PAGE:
Herrick v. Grindr LLC
United States Court of Appeals for the Second Circuit
March 27, 2019, Decided
[*588] SUMMARY ORDER
UPON DUE CONSIDERATION, IT IS HEREBY ORDERED, ADJUDGED, AND DECREED that the judgment of the district court entered on February 14, 2018 is AFFIRMED.
Matthew Herrick appeals from a judgment of the United States District Court for the Southern District of New York (Caproni, J.) dismissing his claims against Grindr LLC, KL Grindr Holdings, Inc., and Grindr Holding Company (collectively, "Grindr"). We assume the parties' familiarity with the underlying facts, the procedural history, and the issues presented for review.
Grindr is a web-based "hook-up" application [**2] ("app") that matches users based on their interests and location. Herrick was the victim of a campaign of harassment by his ex-boyfriend, who created Grindr profiles to impersonate Herrick and communicate with other users in his name, directing the other users to Herrick's home and workplace. Herrick alleges that Grindr is defectively designed and manufactured because it lacks safety features to prevent impersonating profiles and other dangerous conduct, and that Grindr wrongfully failed to remove the impersonating profiles created by his ex-boyfriend.
Herrick filed suit against Grindr in New York state court in January 2017, asserting causes of action for negligence, deceptive business practices and false advertising, intentional and negligent infliction of emotional distress, failure to warn, and negligent misrepresentation. On the same day the complaint was filed, the state court [*589] entered an ex parte temporary restraining order ("TRO") requiring Grindr to disable all accounts impersonating Herrick. In February 2017, Grindr removed the case to the Southern District of New York. The district court subsequently denied Herrick's motion to extend the state court's TRO, concluding that [**3] each of his claims was either barred by Section 230 of the Communications Decency Act of 1996 (the "CDA"), 47 U.S.C. § 230, or failed on the merits.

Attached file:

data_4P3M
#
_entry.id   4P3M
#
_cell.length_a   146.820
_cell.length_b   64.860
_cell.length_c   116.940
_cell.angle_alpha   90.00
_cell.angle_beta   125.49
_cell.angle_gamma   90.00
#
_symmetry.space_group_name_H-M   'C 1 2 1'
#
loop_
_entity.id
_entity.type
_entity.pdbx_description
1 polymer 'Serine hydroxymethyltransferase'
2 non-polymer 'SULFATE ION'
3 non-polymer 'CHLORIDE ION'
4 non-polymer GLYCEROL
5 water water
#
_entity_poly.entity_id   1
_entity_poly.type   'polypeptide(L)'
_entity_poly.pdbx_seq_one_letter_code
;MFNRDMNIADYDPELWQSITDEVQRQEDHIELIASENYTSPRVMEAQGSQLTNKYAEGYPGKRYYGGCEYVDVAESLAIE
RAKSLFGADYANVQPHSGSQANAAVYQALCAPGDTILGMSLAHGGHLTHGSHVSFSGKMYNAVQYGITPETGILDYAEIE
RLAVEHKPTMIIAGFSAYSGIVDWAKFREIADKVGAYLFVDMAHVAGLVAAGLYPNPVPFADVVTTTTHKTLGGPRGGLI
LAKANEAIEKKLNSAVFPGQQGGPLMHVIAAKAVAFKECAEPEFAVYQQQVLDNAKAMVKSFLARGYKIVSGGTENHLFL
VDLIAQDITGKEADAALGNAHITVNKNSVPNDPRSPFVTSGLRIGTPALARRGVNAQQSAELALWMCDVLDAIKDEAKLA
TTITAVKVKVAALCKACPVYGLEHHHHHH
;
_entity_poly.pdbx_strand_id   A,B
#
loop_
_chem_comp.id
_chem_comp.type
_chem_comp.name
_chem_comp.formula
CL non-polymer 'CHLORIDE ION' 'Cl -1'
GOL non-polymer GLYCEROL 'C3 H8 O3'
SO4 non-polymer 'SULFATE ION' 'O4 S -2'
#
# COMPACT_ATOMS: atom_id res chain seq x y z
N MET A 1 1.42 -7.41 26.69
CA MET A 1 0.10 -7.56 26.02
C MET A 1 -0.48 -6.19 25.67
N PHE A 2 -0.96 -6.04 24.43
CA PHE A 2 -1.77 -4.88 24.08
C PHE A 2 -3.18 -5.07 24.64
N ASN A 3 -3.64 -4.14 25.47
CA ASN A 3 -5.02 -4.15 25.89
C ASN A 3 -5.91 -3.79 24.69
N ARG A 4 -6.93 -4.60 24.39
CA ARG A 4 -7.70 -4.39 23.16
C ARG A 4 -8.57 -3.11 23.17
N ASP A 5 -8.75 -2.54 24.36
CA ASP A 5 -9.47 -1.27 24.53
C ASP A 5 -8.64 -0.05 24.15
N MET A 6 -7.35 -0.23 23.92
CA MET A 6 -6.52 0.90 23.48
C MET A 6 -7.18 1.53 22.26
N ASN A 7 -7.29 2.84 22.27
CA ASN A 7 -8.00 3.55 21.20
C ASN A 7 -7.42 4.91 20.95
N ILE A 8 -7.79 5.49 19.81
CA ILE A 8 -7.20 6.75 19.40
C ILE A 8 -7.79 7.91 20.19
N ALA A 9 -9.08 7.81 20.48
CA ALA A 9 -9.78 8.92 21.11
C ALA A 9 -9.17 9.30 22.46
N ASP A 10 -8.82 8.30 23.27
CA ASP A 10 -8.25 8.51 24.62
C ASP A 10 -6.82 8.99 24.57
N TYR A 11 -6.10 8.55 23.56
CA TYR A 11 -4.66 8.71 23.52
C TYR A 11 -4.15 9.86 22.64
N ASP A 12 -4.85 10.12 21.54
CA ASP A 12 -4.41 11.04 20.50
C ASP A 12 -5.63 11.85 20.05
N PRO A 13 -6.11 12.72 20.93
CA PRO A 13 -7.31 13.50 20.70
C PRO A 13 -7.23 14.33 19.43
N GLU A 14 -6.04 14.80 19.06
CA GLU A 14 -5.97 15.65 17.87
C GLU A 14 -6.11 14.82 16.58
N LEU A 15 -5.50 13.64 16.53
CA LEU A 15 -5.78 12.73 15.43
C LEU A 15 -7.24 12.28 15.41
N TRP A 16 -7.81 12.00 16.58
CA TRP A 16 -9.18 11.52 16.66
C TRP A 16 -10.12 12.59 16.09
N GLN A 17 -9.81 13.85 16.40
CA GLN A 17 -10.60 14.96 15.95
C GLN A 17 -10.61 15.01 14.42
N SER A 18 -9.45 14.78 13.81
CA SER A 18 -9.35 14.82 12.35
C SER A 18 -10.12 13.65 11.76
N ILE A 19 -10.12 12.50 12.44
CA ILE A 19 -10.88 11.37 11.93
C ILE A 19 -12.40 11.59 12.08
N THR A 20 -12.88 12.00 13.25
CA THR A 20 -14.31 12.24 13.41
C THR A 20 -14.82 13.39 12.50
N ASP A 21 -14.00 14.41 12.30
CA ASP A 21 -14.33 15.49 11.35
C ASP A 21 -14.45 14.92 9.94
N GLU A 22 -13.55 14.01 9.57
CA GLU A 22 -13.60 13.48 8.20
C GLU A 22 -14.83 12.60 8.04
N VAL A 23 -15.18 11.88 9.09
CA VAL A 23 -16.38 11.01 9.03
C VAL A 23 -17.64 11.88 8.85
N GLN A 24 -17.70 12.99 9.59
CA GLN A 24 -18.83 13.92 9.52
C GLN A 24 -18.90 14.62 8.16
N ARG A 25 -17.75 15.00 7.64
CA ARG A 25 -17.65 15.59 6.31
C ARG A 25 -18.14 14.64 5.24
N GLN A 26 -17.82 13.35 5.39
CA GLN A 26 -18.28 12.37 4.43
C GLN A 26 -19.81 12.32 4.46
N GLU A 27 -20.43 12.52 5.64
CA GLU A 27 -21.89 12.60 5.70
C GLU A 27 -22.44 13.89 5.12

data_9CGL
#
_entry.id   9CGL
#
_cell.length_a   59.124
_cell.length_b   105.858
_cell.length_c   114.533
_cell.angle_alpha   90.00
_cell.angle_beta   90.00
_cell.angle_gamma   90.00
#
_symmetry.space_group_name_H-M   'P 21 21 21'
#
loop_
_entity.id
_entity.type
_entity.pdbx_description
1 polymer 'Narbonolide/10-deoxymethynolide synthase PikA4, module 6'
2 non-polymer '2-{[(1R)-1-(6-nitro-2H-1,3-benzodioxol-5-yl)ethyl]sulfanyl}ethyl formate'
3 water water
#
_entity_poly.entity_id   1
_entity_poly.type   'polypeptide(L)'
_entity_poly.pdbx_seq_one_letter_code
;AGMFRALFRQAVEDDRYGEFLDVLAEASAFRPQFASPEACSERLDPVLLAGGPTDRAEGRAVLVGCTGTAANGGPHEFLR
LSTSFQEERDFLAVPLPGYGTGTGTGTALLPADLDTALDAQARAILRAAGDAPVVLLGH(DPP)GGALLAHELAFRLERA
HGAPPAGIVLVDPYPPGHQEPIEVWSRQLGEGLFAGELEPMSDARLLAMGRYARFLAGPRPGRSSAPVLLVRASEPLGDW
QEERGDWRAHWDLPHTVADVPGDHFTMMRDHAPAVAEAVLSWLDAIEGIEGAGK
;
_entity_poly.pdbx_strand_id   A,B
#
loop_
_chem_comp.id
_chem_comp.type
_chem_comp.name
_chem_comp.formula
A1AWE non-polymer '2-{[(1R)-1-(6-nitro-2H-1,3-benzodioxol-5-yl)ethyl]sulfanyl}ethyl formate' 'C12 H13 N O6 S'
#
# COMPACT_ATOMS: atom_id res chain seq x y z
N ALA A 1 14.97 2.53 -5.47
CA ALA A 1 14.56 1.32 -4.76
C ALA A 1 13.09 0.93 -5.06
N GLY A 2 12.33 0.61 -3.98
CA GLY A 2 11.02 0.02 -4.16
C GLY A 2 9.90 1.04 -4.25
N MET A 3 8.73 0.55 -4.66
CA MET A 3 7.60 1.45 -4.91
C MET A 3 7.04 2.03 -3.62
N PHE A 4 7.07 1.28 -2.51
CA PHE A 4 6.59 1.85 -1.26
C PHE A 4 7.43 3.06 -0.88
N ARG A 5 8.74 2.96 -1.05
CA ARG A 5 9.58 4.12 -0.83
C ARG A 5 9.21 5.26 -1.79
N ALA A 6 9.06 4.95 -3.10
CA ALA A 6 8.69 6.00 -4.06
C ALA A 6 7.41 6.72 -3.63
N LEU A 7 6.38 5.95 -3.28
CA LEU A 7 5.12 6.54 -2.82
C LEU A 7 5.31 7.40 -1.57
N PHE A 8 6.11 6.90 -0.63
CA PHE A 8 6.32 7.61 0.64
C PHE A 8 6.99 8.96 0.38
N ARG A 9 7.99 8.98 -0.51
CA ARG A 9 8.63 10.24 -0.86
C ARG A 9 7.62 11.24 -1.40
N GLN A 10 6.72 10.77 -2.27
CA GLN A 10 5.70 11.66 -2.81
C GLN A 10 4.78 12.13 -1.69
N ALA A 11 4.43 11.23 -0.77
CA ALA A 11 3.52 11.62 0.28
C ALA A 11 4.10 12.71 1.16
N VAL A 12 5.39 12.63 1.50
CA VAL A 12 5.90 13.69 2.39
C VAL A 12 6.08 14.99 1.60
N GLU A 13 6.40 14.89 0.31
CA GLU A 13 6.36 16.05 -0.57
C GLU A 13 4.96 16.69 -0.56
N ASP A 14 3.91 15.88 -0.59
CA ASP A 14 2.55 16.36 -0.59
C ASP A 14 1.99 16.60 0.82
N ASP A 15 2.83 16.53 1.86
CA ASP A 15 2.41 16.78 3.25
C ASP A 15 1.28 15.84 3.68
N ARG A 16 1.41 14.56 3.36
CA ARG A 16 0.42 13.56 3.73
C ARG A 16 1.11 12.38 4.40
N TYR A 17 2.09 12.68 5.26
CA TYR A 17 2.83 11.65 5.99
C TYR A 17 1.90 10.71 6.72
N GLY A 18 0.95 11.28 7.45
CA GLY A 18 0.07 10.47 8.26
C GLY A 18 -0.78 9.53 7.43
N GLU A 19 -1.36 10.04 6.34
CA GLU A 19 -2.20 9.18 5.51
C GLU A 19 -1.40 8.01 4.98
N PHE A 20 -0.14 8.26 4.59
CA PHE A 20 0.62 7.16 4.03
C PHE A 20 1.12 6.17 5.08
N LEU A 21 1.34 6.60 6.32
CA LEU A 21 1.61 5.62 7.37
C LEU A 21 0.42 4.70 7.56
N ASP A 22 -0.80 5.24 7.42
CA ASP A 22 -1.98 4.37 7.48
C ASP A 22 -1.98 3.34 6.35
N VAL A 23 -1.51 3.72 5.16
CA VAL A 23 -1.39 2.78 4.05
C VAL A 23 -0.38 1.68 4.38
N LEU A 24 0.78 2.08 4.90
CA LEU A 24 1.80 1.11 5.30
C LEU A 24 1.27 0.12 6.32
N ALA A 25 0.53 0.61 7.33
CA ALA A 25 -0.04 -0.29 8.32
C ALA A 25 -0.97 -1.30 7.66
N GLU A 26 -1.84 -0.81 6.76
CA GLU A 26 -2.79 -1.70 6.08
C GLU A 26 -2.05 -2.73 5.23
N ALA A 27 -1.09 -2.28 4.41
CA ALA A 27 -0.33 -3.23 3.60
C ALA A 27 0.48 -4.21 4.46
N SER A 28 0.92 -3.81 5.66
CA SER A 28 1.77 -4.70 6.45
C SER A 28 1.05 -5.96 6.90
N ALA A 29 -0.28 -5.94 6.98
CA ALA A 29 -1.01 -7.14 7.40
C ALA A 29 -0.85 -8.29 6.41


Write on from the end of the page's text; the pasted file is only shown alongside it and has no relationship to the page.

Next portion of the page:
Herrick filed an amended complaint in March 2017, adding causes of action for products liability, negligent design, promissory estoppel, fraud, and copyright infringement. Grindr moved to dismiss on the grounds that all the claims other than copyright infringement are barred by CDA § 230, and that the misrepresentation-based claims fail on the merits. KL Grindr Holdings, Inc. ("KL Grindr") and Grindr Holding Company ("Grindr Holding") additionally moved to dismiss for lack of personal jurisdiction.Read The Full CaseNot a Lexis Advance subscriber? Try it out for free.
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765 Fed. Appx. 586 *; 2019 U.S. App. LEXIS 9318 **; 2019 WL 1384092
MATTHEW HERRICK, Plaintiff-Appellant, v. GRINDR LLC, KL GRINDR HOLDINGS INC., GRINDR HOLDING COMPANY, Defendants-Appellees.
Notice: PLEASE REFER TO FEDERAL RULES OF APPELLATE PROCEDURE RULE 32.1 GOVERNING THE CITATION TO UNPUBLISHED OPINIONS.
Subsequent History: US Supreme Court certiorari denied by Herrick v. Grindr LLC, 205 L. Ed. 2d 135, 2019 U.S. LEXIS 5100 (U.S., Oct. 7, 2019)
Prior History: [**1] Appeal from a judgment of the United States District Court for the Southern District of New York (Caproni, J.).
Herrick v. Grindr, LLC, 306 F. Supp. 3d 579, 2018 U.S. Dist. LEXIS 12346 (S.D.N.Y., Jan. 25, 2018)
users, misrepresentation, impersonating, ex-boyfriend, harassment, infliction, emotional, distress, profiles, advertising, promissory, estoppel
Civil Procedure, Appeals, Standards of Review, Abuse of Discretion, Defenses, Demurrers & Objections, Motions to Dismiss, Failure to State Claim, De Novo Review, Pleadings, Amendment of Pleadings, Leave of Court, Business & Corporate Compliance, Computer & Internet Law, Content Regulation, Communications Decency Act, Communications Law, Federal Acts, Telecommunications Act, Torts, Products Liability, Types of Defects, Marketing & Warning Defects, Fraud & Misrepresentation, Actual Fraud, Elements